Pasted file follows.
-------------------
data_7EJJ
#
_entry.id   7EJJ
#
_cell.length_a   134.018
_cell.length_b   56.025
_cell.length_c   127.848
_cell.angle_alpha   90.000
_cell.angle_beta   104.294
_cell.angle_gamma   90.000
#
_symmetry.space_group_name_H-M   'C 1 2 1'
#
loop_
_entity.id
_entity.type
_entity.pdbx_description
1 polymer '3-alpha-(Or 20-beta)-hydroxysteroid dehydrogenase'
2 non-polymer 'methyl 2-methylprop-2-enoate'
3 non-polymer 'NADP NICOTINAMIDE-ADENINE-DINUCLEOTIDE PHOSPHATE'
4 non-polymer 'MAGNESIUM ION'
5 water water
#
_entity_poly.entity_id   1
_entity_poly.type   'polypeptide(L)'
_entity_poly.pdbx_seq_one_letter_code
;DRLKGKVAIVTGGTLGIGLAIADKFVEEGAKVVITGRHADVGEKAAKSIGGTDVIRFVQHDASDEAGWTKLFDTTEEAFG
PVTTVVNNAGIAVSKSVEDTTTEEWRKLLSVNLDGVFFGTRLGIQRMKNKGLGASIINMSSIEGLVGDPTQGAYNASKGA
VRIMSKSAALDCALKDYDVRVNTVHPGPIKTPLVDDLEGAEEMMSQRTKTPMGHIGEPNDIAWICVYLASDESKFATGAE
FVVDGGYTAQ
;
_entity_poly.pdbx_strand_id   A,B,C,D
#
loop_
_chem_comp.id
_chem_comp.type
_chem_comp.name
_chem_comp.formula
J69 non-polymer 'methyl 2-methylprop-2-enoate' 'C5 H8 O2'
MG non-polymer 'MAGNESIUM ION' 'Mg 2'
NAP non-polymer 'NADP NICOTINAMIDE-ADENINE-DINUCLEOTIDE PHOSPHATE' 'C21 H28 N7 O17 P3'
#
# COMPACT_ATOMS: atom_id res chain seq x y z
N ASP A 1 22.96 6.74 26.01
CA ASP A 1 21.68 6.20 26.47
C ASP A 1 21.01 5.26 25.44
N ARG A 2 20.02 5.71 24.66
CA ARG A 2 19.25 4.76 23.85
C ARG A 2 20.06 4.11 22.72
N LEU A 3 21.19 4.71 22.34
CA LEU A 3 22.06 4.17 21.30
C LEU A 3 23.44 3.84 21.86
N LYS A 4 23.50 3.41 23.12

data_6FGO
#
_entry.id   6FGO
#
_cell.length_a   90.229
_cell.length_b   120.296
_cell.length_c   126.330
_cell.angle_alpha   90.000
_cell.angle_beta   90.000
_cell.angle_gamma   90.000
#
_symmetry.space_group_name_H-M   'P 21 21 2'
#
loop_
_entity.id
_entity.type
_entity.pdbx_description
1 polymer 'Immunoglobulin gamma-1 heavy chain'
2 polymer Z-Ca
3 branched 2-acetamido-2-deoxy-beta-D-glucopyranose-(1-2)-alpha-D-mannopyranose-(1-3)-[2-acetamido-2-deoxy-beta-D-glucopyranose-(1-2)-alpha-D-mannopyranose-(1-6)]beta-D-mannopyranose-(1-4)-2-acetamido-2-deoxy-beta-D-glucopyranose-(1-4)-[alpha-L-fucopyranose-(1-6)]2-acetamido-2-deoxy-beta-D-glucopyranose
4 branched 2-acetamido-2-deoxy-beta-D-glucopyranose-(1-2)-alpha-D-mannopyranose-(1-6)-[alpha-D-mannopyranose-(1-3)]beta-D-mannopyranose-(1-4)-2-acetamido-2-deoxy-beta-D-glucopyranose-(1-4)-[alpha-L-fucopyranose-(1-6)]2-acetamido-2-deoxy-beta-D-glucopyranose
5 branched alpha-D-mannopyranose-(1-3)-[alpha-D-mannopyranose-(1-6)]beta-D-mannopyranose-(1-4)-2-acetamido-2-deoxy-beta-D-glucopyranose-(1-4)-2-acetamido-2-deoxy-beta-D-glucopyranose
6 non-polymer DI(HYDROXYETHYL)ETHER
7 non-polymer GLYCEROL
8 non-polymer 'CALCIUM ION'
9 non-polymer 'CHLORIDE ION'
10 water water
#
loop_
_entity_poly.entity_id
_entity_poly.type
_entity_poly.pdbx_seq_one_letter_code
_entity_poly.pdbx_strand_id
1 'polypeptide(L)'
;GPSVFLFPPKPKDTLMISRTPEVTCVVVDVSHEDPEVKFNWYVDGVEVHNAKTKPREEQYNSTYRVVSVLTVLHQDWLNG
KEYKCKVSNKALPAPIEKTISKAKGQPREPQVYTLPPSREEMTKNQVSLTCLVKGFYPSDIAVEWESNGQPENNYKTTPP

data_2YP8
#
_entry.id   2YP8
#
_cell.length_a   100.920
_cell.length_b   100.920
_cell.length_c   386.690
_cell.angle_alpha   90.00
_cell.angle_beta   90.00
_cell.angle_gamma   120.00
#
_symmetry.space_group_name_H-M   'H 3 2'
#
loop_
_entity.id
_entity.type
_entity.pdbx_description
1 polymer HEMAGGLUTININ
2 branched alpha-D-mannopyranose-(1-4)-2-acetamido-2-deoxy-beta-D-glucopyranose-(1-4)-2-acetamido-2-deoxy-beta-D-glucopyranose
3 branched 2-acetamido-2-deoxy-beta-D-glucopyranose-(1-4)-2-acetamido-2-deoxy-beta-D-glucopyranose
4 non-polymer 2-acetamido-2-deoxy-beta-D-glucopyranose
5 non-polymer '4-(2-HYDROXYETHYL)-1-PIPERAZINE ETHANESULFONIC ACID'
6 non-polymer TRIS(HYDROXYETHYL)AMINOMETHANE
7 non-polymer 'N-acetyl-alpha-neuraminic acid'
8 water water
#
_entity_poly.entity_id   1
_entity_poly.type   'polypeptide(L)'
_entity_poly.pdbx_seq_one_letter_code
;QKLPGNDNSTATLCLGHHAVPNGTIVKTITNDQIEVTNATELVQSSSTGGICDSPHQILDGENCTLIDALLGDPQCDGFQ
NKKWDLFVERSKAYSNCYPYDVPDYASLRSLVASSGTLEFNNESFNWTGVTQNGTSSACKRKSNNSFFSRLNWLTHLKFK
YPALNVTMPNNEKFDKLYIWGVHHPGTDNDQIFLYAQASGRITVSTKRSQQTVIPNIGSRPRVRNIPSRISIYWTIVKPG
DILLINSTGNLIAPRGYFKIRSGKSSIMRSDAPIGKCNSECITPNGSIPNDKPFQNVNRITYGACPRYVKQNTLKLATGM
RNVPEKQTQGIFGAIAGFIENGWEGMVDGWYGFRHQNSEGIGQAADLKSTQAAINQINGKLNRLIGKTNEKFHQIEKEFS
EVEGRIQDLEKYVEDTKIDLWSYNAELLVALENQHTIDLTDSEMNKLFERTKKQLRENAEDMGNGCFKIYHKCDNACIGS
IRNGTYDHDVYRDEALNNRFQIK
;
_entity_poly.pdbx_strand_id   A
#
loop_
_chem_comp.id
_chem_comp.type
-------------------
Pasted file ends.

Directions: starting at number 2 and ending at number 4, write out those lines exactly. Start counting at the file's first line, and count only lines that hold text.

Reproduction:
#
_entry.id   7EJJ
#